In It to End It

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Do you remember these girls? This past September, I shared with you the story of this day; the day I met Poverty. It was this same day that I came face to face with Slavery. This picture was taken in 2009 but the memories are so fresh, I can see, feel, and hear it all, like I’m still sitting there across from them, my heart wrung out and broken. I want you to take a moment and join me, sitting in this small Peruvian village tucked away in the great Andes Mountains.

I turned to see a small girl toddling towards me and my friend who was busy chatting with the two older girls. The little one, finally reaching me, placed her hand on my leg to steady herself. She couldn’t have been older than 2. I gave her a little grin and her big brown eyes brightened as she offered back her sweet smile and reached up her arms for me to hold her. Just like that.

I looked around for a parent, an older sibling. But no one had accompanied her. So there we all sat, giggling and chatting away. I continued to glance up the road where this young one had come from, wondering where her parents were. A few minutes passed, a few more, then a figure turning the corner caught my eye. An elderly woman began making her way down the rough dirt road towards us. She was wrapped in a colorful wool shawl. Her wrinkles framed her face and the gray  highlighted her long dark hair. She sat next to my friend and leaned forward to shoot a quick smile towards me and the little one, telling us she was the grandmother. The parents were gone so it was up to her to take care of the girl now though she had very little money and no other family to help. I listened with one ear, making out what I could in my rusty Spanish. But mostly, I was paying attention to the girls, and letting my friend (who was fluent in Spanish) handle the more advanced-level conversation.

I cradled the little one tighter and made a funny face to get her laughing, while the other two giggled along. Then I felt my friend nudge my arm. The woman was speaking directly to me now.  I turned all my attention onto her words, concentrating hard to interpret what she was so eager to tell me.

Do you want her? You should. She’s a good girl.

Do I want her? What do you mean?

[I glanced at my friend who was looking as confused as I was. I knew what she was saying. I just couldn’t believe it.]

The girl. Do you want her. I will sell her to you.

You can have her.

un niño…no tiene un…precio

[a child…does not have a…price]

In Lima, they do.

Till the day I die, I will hear myself fumbling over my Spanish to put that one tiny sentence of defense together. And I will hear her response, and remember how it made my whole body clench up, nauseated by the excruciating reality revealed.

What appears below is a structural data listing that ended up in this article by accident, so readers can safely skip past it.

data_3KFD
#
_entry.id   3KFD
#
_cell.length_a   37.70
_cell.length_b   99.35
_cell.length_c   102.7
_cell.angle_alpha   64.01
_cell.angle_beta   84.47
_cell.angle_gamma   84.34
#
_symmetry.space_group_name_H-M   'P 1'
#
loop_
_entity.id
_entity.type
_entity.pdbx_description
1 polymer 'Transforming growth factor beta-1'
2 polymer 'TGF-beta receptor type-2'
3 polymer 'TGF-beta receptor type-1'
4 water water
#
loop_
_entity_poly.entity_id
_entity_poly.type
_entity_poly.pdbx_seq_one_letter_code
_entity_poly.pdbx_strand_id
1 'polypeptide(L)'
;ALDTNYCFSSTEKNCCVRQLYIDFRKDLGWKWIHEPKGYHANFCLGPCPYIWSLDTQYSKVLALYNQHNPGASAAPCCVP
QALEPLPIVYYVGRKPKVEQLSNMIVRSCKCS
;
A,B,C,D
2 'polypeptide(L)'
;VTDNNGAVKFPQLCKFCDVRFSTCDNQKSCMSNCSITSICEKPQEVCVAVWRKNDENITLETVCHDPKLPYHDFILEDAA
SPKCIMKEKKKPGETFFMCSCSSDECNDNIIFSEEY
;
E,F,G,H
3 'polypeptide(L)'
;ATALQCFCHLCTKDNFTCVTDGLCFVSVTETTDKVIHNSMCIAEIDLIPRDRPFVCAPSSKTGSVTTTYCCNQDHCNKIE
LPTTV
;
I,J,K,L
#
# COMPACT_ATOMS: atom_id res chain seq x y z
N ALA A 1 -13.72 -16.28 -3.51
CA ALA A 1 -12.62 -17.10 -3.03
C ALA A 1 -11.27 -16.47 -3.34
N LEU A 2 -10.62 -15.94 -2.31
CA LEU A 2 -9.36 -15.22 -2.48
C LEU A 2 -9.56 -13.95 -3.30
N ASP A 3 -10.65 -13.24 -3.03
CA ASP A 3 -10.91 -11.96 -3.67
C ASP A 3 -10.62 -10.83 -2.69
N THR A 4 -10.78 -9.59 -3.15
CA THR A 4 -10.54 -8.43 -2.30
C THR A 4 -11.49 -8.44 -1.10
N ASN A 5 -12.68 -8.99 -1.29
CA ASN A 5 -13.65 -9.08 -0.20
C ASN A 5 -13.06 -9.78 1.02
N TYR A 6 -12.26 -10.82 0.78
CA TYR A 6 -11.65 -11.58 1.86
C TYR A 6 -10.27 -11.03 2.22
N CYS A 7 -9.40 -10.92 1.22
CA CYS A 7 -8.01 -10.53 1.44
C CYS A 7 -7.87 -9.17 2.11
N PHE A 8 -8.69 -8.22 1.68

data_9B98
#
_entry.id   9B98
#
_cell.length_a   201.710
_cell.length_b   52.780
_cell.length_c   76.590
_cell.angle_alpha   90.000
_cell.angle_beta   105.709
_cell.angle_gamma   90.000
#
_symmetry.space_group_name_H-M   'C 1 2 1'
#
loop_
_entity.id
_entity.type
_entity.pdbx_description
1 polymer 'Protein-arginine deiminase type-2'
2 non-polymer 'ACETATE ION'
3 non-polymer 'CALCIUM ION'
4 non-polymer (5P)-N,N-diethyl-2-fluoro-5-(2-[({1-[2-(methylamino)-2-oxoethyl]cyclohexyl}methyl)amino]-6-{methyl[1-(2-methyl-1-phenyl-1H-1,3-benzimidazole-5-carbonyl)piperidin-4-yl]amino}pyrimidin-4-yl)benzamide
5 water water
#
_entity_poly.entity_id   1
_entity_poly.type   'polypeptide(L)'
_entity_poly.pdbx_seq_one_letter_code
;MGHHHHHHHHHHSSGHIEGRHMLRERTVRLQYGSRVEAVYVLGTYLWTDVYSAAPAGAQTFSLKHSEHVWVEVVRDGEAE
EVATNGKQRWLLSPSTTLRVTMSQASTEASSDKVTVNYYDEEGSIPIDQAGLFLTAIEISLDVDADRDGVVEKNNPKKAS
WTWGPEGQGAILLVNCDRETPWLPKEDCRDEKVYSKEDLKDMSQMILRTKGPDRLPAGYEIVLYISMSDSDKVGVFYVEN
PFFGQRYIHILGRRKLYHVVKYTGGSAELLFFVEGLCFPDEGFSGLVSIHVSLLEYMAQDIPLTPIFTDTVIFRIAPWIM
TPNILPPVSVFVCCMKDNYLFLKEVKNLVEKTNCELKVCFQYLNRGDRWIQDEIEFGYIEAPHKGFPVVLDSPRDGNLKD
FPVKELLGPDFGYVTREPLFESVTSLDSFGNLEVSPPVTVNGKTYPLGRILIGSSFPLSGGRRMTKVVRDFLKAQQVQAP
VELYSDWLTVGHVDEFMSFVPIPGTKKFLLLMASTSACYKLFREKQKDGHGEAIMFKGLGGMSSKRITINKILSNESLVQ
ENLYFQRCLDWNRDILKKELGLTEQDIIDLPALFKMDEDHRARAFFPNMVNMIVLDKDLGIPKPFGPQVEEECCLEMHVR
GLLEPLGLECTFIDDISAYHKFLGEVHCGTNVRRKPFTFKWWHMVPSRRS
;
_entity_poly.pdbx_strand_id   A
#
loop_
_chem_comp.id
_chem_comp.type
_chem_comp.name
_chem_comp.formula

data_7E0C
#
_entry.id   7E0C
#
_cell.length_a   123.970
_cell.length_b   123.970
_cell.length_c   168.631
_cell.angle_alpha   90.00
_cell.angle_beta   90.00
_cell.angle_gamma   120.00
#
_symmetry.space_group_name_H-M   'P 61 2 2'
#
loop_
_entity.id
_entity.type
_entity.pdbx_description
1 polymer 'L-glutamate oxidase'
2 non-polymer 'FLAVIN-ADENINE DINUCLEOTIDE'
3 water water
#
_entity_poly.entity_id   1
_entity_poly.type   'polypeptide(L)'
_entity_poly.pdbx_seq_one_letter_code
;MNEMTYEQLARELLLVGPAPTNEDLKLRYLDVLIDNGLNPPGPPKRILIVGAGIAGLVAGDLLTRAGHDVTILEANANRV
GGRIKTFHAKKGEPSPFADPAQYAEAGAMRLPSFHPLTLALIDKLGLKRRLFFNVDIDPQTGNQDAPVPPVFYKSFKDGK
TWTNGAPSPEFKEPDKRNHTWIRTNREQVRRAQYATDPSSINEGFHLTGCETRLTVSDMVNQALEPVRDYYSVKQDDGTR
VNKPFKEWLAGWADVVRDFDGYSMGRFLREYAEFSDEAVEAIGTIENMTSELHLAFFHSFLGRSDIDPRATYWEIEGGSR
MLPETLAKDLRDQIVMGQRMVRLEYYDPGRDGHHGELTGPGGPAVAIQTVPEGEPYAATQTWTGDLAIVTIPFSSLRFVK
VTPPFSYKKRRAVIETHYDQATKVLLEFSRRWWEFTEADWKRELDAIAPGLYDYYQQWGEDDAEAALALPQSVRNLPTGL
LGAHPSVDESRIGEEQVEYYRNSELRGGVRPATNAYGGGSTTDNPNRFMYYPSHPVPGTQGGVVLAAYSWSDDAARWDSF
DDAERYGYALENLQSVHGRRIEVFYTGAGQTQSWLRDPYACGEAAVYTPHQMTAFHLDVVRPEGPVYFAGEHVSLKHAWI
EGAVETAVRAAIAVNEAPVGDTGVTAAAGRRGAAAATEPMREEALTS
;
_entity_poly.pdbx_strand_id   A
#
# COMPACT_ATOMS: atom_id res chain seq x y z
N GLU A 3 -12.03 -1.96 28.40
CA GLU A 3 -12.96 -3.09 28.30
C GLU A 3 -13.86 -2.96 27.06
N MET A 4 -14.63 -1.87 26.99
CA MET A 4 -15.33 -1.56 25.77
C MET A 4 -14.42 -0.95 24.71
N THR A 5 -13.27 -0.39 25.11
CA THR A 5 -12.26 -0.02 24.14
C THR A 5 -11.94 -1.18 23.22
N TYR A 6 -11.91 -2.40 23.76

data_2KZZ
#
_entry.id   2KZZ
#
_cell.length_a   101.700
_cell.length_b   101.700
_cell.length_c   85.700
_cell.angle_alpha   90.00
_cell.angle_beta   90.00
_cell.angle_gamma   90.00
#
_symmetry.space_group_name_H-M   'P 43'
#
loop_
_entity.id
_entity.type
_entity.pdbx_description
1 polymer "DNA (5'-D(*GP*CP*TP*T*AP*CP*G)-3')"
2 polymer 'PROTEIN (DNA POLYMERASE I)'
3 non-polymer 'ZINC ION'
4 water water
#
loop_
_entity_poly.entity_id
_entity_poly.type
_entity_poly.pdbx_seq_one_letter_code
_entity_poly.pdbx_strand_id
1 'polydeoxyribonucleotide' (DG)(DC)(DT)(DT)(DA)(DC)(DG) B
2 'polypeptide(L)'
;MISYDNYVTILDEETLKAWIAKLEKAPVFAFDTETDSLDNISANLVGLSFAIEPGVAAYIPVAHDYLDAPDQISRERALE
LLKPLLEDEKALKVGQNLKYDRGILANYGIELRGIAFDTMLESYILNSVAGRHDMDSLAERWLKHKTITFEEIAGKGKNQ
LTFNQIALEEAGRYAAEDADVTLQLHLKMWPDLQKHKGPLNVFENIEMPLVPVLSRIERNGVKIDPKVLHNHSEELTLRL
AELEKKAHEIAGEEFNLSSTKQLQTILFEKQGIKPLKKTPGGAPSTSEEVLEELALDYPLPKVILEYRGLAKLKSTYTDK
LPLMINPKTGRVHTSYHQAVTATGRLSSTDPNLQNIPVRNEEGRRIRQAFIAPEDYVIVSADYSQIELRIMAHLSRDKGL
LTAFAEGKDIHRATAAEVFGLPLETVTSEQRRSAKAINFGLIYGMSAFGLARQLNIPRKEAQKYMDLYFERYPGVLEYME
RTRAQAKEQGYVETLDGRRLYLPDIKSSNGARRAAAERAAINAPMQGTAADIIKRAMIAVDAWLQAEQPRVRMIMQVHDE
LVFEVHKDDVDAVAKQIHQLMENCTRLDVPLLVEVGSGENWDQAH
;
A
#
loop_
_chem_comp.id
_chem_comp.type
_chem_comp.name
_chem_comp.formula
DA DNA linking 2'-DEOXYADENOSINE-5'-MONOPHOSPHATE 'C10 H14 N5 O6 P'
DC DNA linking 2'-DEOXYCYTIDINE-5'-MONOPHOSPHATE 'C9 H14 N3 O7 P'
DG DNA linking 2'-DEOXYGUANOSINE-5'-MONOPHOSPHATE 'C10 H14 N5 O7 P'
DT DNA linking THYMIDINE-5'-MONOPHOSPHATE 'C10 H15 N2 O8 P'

Slavery exists.

We hear the horrible statistics, cringe and shake our heads. People are being sold and traded. Sex trafficking, labor slaves, all of it, a booming business. But I want you to sit there with the 19-year-old me from Lancaster, PA, completely unaware of the realities thousands upon thousands face every day. I want you to feel the weight of that little girl on your lap holding onto your hand while you hear her desperate grandmother ask you to name your price, hear her tell you that many children are sold in Lima, all over the world, really…

Many days I have wondered where she is now. I have dreamt of that day, of holding her, looking into the eyes of her grandmother, fumbling for words, and then being called away to our van that couldn’t wait another minute before leaving the village, having to lift her off my lap, set her down, and then walk away. And all of us weeping in light of what we had learned, of how far the depths and the reaches of evil had travelled.

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It demands awareness. It demands action. It demands an end. Today is “Shine a Light on Slavery Day.” Many mornings following my dreams of that awful day, I’ve cried out to God with burning questions for the sake of all those affected, the injustice. But I’ve also allowed it to become personal. God, why would you take me through such a horrible, raw experience? What am I supposed to do now? You can understand why the Brooke Fraser song I mentioned in the blog on Haiti brings me to tears: “Now that I have seen, I am responsible. Now that I have held you in my own arms…” Well, I can begin, here, by telling you the story of the day I came face to face with the reality of slavery. But there is so much more that I can do; that we can do. Visit the EndItMovement Website to learn more about the problem of slavery right here in our country and all over the world and how you can be a part of the solution.

Remember that this year, slavery will be one of the topics that David Platt will be discussing at Secret Church along with a number of other pressing issues and hard questions in our culture. How do we live in the midst of it all as a light to the world. How do we respond. What is our calling and how do we engage others in purposeful conversations that reflect not just our personal convictions but, more importantly, the love of Jesus Christ. Secret Church is April 24th and we are joining our brothers and sisters in Christ at LEFC for an evening of intense Bible study, worship, and prayer. You do not want to miss it. Visit HERE to sign up or contact me (alweaver@meetgrace.org) if you have any questions.

Secret Church is coming…shhh.

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I hope you enjoyed reading the Haiti blogs. God continues to challenge my heart. How do I allow my experience from Haiti  to catalyze me towards living “on mission” for Christ each day here at home? How do any of us “press on” towards our eternal calling when the demands of the day-to-day continue to stack up? How do we equip ourselves to effectively engage with the people we rub shoulders with each day, our community, and people we meet wherever we go? Paul writes in 2 Corinthians that God makes his appeal to the world through us.